Horse Fly Sheet - Fly Rugs - Fly Masks

Fly sheets, rugs and masks are one of the 10 Solutions to Horse Flies.

A horse fly sheet covers the body of a horse, to protect it from flies and in particular from biting insects. Some people use the term 'horse fly rugs', which means the same thing, although this name is somewhat misleading as the product is in the form of a sheet (e.g. thin mesh) rather than a rug.

The topics covered in this article are:

  • 1.0 Benefits of Fly Sheets
    • 1.1 Disadvantages of Fly Sheets
  • 2.0 Types of Fly Sheets
  • 3.0 Types of Material
    • 3.1 Durability
  • 4.0 Sizes
  • 5.0 Choosing a Fly Sheet or Mask

1.0 Benefits of Fly Sheets

A fly sheet serves multiple purposes:

  • Horse comfort - biting flies. By protecting the horse from biting flies, it allows the horse to be more comfortable and reduces stress. If the horse is pastured in an area where there are a large number of biting flies, this is particularly important not only out of kindness to the horse, but for the practical reason that a highly stressed horse has less resistance to certain illnesses than a relaxed horse.
  • Horse comfort - non biting flies. Even non-biting flies, such as the common house fly, can be an annoyance to horses. This is particularily so when they cluster around the sensitive eye areas.
  • Diseases. There are a number of serious infectious diseases which are spread by biting flies. Fly sheets provide partial protection, by reducing the number of fly bites.
  • Eye infections. Eye infections can be caused or spead by flies (including house flies) that enter the moist areas around the eye. The use of fly masks can greatly reduce this risk.
  • Insect repellants. The use of insect repellants can become expensive, if your horse requires these products for extended periods. Furthermore, there are a number of concerns over the possible long-term side effects of repellants, which are absorbed through the skin into the body. A fly sheet offers an alternative, which avoids the possible risks associated with chemical insect repellants and can be cheaper in the long run. With our horses, we found that the savings in insect repellants over the course of a single summer paid for the cost of buying fly sheets for our horses.
  • Secondary benefits. Although not the main purpose of a fly sheet, there are two additional potential benefits.
    • Sun protection. A fly sheet can also offer protection from sun burn, for horses with pale coats or sensitive skins. It can also help to prevent bleaching of the coat by the sun. In both cases, only the areas covered by the fly sheet will be protected. Furthermore, depending on the type of fly sheet (e.g. open mesk or solid) and the sensitivity of the horse, the sheet may or may not provide sufficient protection from the sun for sensitive horses.
    • Dust and dirt. Like any cover, a fly sheet will help keep dust and dirt off of the horse's coat.

1.1 Disadvantages of Fly Sheets

The most common complaint about fly sheets is that they rip (see section 3.1 for discussion) or may not fit the individual horse (see section 4.0).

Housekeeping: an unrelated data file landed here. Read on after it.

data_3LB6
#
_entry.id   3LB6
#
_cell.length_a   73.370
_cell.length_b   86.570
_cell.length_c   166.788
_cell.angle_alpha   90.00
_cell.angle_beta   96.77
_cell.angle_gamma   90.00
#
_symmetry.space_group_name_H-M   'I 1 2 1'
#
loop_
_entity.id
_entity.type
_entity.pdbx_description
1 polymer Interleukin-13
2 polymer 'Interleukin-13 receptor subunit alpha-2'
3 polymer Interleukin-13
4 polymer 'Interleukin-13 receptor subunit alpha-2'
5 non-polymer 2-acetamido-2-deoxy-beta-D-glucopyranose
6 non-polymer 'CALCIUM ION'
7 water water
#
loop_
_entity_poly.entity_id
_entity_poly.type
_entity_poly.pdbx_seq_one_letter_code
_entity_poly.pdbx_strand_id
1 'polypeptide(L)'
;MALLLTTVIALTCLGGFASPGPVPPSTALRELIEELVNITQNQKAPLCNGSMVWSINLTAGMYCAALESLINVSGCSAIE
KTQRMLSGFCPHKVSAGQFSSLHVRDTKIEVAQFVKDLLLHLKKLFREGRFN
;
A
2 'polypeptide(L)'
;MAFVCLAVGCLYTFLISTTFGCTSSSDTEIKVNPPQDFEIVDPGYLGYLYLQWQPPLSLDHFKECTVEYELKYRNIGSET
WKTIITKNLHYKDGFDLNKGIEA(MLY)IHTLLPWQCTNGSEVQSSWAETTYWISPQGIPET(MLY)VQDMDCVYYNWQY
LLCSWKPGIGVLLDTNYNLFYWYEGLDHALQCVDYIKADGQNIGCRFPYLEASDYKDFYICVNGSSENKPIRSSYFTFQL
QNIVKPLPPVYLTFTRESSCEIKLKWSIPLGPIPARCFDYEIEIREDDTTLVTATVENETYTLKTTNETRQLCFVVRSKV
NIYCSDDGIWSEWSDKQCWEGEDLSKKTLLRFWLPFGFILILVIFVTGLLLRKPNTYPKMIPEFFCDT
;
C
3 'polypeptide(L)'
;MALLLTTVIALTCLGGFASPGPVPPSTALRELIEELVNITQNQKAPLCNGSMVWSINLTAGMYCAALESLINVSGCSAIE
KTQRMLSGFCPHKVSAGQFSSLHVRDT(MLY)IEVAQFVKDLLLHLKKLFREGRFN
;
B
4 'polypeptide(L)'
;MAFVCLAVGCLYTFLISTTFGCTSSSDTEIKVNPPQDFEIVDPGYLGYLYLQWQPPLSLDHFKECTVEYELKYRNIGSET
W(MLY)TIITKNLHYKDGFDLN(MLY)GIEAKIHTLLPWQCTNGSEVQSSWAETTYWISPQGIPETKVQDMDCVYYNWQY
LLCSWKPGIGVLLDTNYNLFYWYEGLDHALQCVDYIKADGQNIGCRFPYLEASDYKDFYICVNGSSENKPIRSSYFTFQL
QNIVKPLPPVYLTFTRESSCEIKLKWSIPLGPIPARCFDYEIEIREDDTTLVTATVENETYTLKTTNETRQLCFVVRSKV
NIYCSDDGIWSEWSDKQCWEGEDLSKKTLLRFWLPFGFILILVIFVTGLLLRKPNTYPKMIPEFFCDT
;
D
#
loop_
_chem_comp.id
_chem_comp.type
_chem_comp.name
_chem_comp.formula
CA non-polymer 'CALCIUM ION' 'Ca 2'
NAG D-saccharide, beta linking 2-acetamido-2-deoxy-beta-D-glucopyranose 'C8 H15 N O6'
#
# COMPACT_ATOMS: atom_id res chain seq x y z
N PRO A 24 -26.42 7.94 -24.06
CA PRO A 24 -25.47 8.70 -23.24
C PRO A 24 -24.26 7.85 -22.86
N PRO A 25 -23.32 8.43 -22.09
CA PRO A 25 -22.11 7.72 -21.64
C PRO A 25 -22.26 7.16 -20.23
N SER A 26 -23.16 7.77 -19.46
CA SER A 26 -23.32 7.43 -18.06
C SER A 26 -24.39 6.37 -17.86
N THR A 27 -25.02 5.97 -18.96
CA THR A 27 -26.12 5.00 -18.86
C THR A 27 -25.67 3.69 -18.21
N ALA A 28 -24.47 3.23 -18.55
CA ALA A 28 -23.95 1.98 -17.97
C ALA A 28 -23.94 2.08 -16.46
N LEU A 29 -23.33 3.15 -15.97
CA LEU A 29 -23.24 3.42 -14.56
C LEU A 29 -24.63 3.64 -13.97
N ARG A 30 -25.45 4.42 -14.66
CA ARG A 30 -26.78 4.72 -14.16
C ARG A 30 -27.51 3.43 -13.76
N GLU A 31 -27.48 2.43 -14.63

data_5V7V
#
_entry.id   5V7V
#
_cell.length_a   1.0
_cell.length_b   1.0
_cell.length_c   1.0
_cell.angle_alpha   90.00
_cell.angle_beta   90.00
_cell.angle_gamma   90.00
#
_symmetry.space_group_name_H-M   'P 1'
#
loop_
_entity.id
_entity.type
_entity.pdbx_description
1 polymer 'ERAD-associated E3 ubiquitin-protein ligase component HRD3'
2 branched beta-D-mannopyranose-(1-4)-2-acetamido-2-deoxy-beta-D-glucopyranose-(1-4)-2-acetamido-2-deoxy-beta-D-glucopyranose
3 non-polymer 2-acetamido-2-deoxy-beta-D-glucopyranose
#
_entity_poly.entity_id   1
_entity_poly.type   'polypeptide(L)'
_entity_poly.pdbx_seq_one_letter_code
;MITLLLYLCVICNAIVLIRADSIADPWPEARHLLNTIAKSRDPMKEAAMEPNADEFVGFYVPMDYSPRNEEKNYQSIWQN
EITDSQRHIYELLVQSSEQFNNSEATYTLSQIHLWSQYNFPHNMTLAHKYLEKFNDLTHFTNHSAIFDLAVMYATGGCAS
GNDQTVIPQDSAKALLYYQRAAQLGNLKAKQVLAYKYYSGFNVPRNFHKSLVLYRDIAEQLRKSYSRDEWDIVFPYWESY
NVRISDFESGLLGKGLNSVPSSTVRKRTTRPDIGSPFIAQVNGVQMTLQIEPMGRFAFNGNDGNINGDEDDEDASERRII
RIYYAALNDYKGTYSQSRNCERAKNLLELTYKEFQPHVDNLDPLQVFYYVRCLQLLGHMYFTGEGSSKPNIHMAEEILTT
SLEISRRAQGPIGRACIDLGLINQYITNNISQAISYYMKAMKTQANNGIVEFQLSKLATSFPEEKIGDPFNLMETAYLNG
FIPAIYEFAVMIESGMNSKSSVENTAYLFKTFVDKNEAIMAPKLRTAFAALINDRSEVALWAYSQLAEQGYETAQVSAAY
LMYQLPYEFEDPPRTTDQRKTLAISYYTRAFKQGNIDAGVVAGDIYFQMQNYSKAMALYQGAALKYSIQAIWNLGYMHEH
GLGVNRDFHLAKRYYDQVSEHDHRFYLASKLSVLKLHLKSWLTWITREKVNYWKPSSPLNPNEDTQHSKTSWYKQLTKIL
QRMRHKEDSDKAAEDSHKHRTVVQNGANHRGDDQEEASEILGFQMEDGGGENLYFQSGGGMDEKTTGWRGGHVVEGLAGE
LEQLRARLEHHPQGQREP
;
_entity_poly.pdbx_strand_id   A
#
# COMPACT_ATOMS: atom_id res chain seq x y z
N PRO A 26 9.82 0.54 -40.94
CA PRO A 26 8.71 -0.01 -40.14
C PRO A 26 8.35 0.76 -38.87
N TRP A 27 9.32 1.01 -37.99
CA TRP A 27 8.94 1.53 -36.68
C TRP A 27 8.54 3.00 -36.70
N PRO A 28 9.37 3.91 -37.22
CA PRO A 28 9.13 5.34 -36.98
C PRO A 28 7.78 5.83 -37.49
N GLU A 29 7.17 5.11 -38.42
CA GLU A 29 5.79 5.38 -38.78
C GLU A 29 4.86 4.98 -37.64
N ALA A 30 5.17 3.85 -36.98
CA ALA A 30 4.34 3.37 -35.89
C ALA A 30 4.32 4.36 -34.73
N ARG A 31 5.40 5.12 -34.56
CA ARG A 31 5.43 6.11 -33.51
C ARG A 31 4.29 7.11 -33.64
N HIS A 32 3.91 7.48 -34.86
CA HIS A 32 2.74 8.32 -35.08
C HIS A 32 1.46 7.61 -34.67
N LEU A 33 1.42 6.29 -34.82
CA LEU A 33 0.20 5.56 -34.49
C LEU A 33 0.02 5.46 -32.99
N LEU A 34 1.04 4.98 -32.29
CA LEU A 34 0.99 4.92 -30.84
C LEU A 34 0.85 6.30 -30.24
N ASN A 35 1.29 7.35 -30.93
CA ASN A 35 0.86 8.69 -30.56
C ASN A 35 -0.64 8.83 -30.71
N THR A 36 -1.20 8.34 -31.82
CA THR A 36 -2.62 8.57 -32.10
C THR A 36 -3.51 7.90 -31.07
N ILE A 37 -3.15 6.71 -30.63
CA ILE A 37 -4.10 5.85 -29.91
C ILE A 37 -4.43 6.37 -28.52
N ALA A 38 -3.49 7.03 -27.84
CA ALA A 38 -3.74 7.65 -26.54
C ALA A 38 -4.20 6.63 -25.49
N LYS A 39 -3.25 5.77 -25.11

Another problem, fortunately uncommon, is that not all horses will accept fly sheets or masks. The vast majority of horses will wear them comfortably, after a few hours or days to get used to them. In fact, many horses soon learn that the sheet and masks will protect them, and I've known horses to run away if their owners tried to remove this protection while there were still flies about. However, the occassional horse does not get used to them and will either try to remove them (sometimes damaging them in the process) or will show signs of stress. This appears to be more of a problem with fly masks than with fly sheets due to the visibility problem.

One of the special problems with fly masks is that they reduce visibility. Horses are more sensitive than people to obstructions in front of their eyes (perhaps due to their differing eye placement). The reduced visibility can cause stress as the horses feel they can no longer see potential threats as well. This problem is worse if the masks become wet or dirty, further reducing visibility. When approaching a horse with a mask, it is best to start talking some distance away so that the horse can hear you and know that you are there., to avoid startling the horse who may not see you until you are very close.

When putting fly sheets on a group of horses for the first time, there can be social issues and even aggression because the horses may not recognise each other any more. Consequently, fly sheets and masks should be gradually introduced to a group. For example, rather than put the entire outfit on at once, use just the fly sheet until they get used to it and then add the fly mask. Once the horses become used to the sheets and masks, they learn to recognise and accept each other when wearing them; this can take anywhere from a few minutes to a few hours (in exceptional cases, a few days).

As fly sheets are worn mainly during warm weather, they are typically white or silver so that they reflect the heat of the sun. Be wary of choosing dark colours, as this can result in overheating of the horse. There is some dispute as to whether the insulation provided by the fly sheet increases the horse's temperature or if the reflective white/silver colour actually protects it from the heat. This is further complicated by the fact that the type of material the fly sheet is made of (see section 3) affects the extent to which heat is retained. In any case, we would advise that on hotter days, the horse owner should ensure that the fly sheet is not overheating their horse.